This brings up to the second point of difference between these social gospels. Marxism concentrates its attention on class and has but little regard for the individual. Sarvodaya builds from the individual. Sarvodaya is a pathway for individuals to work out their salvation through a regulated life of self-fulfillment and self-sacrifice. This difference of approach between Marxism and Sarvodaya leads naturally to a further characteristic difference between them in political arrangements.
Marxism has been irrevocably committed to centralization or nationalization of all economic activities. It is tied up with this policy because of its central doctrine of class war and class oppression by the owners of property who run the State in their own interest. Hence the only way of removing the rule of property owners was through the expropriation of property owners and nationalization of all capital. There is no aspect of life over which the Marxist State does not seek to exercise control.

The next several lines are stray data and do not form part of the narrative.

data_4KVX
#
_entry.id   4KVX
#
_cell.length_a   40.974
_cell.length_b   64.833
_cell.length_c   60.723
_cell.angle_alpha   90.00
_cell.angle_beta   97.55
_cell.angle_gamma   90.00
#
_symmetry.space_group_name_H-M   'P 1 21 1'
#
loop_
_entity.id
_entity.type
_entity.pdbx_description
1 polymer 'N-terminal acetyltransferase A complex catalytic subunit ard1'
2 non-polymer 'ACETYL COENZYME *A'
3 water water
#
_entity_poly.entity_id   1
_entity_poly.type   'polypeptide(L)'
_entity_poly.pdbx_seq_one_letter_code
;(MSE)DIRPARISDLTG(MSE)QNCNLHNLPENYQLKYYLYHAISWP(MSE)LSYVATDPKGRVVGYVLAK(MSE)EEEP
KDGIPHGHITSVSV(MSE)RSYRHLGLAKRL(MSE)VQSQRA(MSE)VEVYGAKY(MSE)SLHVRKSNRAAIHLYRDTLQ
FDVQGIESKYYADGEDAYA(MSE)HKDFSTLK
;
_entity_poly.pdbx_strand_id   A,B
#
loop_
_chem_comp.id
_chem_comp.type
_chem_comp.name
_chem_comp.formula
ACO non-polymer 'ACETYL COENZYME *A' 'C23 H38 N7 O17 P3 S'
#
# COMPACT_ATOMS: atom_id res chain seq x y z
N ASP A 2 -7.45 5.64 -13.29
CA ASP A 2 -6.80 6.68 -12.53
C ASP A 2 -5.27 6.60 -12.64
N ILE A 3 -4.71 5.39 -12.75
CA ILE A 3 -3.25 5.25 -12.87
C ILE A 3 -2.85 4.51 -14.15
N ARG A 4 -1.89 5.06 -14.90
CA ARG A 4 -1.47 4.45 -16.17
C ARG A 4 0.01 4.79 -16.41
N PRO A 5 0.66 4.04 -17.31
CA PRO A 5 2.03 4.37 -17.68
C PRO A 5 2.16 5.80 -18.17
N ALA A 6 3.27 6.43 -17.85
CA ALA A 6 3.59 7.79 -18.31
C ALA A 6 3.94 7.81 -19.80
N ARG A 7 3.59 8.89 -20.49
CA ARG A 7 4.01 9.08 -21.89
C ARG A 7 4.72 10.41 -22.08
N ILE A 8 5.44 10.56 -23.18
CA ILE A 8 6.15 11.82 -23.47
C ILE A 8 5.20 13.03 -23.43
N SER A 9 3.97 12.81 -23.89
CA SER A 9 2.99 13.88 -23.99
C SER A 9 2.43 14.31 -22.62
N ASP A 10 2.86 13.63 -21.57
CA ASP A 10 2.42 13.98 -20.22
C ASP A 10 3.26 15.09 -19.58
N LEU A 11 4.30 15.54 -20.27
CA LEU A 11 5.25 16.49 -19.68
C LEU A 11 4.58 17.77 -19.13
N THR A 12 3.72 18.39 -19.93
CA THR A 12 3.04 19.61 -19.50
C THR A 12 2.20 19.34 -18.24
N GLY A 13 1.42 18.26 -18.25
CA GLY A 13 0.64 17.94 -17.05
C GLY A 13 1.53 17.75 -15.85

It introduces slavery in body, mind and soul, and enforces it by a terror and indoctrination odious in the extreme. Sarvodaya has a horror of such a culmination. It, therefore, insists on decentralization of State power as well as economic power.
This is the secret of Gandhiji’s stress on village economy. Even with regard to the fundamental value of freedom, Sarvodaya is a safer guide, for Marxism ends up with the dismissal of personal freedom as a ‘bourgeois prejudice’ while Sarvodaya insists on freedom first and last as the oxygen of human life.